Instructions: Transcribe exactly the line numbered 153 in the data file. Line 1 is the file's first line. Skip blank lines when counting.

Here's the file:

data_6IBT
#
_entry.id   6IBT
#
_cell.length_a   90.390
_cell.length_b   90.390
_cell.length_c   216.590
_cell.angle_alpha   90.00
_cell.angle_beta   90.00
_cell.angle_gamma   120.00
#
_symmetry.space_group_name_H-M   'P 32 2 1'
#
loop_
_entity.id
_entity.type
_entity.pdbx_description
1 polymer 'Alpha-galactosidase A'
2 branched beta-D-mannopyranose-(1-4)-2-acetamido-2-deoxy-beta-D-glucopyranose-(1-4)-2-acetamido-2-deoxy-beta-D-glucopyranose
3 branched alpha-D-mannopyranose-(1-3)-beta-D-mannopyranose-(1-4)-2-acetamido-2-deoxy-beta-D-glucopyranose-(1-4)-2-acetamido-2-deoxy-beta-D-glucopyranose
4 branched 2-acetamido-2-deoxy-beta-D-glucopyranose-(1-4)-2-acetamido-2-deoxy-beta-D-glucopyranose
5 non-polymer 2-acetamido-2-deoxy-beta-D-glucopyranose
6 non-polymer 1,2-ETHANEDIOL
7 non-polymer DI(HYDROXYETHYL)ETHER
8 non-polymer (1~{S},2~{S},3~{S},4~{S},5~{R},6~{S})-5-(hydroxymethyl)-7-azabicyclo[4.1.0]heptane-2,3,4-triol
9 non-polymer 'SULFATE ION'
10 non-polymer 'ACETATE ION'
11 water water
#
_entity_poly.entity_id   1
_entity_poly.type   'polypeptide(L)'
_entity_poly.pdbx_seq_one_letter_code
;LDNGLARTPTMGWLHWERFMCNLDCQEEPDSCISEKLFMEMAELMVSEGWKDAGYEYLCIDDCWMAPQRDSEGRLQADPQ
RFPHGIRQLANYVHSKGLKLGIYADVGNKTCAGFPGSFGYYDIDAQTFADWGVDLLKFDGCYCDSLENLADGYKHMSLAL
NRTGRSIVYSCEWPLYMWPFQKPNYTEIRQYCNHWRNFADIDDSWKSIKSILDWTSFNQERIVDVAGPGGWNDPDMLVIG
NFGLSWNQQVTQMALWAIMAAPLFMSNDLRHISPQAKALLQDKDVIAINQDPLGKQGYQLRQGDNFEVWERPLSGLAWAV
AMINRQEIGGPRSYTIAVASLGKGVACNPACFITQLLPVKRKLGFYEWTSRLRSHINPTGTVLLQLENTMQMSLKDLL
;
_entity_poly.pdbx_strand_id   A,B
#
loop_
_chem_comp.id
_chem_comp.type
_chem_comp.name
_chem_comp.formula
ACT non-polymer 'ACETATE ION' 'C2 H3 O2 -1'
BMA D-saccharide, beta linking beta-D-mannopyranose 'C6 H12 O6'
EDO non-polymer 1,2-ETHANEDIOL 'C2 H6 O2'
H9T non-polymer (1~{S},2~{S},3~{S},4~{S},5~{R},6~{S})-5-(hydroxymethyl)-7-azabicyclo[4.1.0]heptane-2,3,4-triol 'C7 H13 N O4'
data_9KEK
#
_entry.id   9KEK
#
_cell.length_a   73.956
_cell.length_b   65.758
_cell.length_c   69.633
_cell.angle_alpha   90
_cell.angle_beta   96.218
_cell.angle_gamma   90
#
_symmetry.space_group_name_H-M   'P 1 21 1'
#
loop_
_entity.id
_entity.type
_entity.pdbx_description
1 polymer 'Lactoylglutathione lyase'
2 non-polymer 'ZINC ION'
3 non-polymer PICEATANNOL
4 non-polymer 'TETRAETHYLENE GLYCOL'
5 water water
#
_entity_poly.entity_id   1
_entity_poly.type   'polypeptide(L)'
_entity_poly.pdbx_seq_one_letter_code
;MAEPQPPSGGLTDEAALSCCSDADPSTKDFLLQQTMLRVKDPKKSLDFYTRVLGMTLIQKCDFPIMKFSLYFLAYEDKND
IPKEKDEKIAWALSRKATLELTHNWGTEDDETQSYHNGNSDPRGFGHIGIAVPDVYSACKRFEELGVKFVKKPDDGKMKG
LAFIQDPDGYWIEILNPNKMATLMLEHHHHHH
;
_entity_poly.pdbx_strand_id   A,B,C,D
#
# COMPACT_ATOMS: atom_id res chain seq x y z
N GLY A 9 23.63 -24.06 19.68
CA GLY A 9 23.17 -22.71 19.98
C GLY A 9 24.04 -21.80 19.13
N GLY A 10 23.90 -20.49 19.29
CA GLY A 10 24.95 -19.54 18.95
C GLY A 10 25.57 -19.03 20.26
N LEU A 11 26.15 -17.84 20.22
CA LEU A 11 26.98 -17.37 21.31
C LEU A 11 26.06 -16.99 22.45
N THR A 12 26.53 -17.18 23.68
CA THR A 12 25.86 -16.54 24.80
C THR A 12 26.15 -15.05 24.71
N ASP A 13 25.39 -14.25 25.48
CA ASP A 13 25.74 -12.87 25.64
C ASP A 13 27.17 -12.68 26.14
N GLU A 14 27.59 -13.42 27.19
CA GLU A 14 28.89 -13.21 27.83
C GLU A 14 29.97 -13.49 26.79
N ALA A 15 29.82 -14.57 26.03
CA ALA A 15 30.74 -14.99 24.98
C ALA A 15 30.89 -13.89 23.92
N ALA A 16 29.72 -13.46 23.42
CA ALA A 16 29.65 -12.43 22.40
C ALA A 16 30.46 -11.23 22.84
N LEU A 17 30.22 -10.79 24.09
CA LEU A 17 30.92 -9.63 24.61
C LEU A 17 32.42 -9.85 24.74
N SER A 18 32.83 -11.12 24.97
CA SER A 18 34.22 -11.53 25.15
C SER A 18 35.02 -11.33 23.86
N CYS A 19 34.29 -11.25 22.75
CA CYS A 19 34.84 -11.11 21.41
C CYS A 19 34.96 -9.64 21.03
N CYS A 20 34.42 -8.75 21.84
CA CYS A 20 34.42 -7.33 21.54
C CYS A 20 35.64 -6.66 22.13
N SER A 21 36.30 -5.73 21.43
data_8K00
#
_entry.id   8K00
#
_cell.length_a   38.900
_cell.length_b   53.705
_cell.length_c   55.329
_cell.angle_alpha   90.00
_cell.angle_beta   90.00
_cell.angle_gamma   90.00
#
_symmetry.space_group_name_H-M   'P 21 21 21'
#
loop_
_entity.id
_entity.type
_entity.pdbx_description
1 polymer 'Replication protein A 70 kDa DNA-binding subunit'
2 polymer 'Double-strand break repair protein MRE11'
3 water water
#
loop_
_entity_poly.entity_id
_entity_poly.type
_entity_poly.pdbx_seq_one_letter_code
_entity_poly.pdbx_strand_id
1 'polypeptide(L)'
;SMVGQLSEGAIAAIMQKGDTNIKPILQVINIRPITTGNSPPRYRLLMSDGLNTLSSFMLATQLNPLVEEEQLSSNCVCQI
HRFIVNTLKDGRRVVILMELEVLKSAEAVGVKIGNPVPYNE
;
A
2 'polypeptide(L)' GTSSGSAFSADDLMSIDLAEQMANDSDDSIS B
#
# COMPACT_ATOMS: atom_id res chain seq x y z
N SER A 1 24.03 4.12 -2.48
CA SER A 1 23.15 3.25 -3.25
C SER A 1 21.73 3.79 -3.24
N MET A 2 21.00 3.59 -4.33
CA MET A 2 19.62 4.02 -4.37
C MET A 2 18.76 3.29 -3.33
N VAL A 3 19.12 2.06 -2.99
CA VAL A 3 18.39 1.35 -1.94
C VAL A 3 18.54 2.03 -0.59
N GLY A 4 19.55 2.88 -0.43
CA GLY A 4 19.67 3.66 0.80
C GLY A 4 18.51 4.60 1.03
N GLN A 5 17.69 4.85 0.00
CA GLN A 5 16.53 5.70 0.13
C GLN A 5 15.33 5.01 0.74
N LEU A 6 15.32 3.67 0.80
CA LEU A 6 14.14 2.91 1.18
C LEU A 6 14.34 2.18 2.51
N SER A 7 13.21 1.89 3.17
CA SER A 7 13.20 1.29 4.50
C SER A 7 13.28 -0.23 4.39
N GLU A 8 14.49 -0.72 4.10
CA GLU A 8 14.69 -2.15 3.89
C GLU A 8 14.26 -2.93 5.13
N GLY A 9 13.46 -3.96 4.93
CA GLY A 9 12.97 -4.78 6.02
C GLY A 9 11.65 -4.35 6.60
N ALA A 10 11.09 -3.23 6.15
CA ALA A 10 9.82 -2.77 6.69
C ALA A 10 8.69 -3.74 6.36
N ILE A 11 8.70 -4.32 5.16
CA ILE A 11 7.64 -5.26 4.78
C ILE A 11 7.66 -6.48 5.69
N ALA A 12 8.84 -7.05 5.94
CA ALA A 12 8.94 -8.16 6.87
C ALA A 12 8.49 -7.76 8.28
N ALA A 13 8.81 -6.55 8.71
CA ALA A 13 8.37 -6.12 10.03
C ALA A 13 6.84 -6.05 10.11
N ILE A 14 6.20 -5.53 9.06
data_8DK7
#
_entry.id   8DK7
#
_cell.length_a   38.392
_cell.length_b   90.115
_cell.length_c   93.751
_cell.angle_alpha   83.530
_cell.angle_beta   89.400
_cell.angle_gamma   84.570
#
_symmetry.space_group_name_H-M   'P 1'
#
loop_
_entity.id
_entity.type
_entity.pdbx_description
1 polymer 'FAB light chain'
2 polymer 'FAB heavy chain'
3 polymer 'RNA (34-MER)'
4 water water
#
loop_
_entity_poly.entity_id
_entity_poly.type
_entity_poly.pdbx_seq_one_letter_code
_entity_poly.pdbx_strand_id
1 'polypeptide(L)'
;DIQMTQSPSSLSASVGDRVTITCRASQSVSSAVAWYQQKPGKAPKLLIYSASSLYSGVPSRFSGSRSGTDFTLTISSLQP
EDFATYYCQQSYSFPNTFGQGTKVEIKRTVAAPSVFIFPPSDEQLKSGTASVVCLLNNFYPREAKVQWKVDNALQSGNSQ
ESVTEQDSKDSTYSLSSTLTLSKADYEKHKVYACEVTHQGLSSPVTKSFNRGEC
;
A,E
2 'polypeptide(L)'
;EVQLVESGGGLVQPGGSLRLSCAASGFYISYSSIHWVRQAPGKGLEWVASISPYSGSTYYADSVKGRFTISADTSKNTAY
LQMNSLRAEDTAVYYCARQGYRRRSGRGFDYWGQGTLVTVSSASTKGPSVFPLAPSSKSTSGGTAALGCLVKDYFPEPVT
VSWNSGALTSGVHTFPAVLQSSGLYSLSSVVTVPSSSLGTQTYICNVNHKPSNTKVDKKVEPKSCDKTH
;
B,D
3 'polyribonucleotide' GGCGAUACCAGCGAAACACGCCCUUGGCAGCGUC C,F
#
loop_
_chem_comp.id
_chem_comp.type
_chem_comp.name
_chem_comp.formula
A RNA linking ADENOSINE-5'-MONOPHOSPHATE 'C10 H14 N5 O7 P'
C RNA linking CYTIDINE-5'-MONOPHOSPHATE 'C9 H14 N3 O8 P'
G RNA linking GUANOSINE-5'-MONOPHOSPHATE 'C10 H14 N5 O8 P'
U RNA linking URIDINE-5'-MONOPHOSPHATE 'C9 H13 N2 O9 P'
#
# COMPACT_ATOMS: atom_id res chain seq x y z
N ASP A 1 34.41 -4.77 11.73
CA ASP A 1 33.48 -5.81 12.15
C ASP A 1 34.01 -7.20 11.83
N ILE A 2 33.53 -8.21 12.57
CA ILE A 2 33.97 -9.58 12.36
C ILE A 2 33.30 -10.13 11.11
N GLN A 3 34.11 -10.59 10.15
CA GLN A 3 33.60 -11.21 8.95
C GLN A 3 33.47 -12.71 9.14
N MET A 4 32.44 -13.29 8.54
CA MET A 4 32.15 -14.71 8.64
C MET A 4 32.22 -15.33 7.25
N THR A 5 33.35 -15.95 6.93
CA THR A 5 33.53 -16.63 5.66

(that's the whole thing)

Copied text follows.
# COMPACT_ATOMS: atom_id res chain seq x y z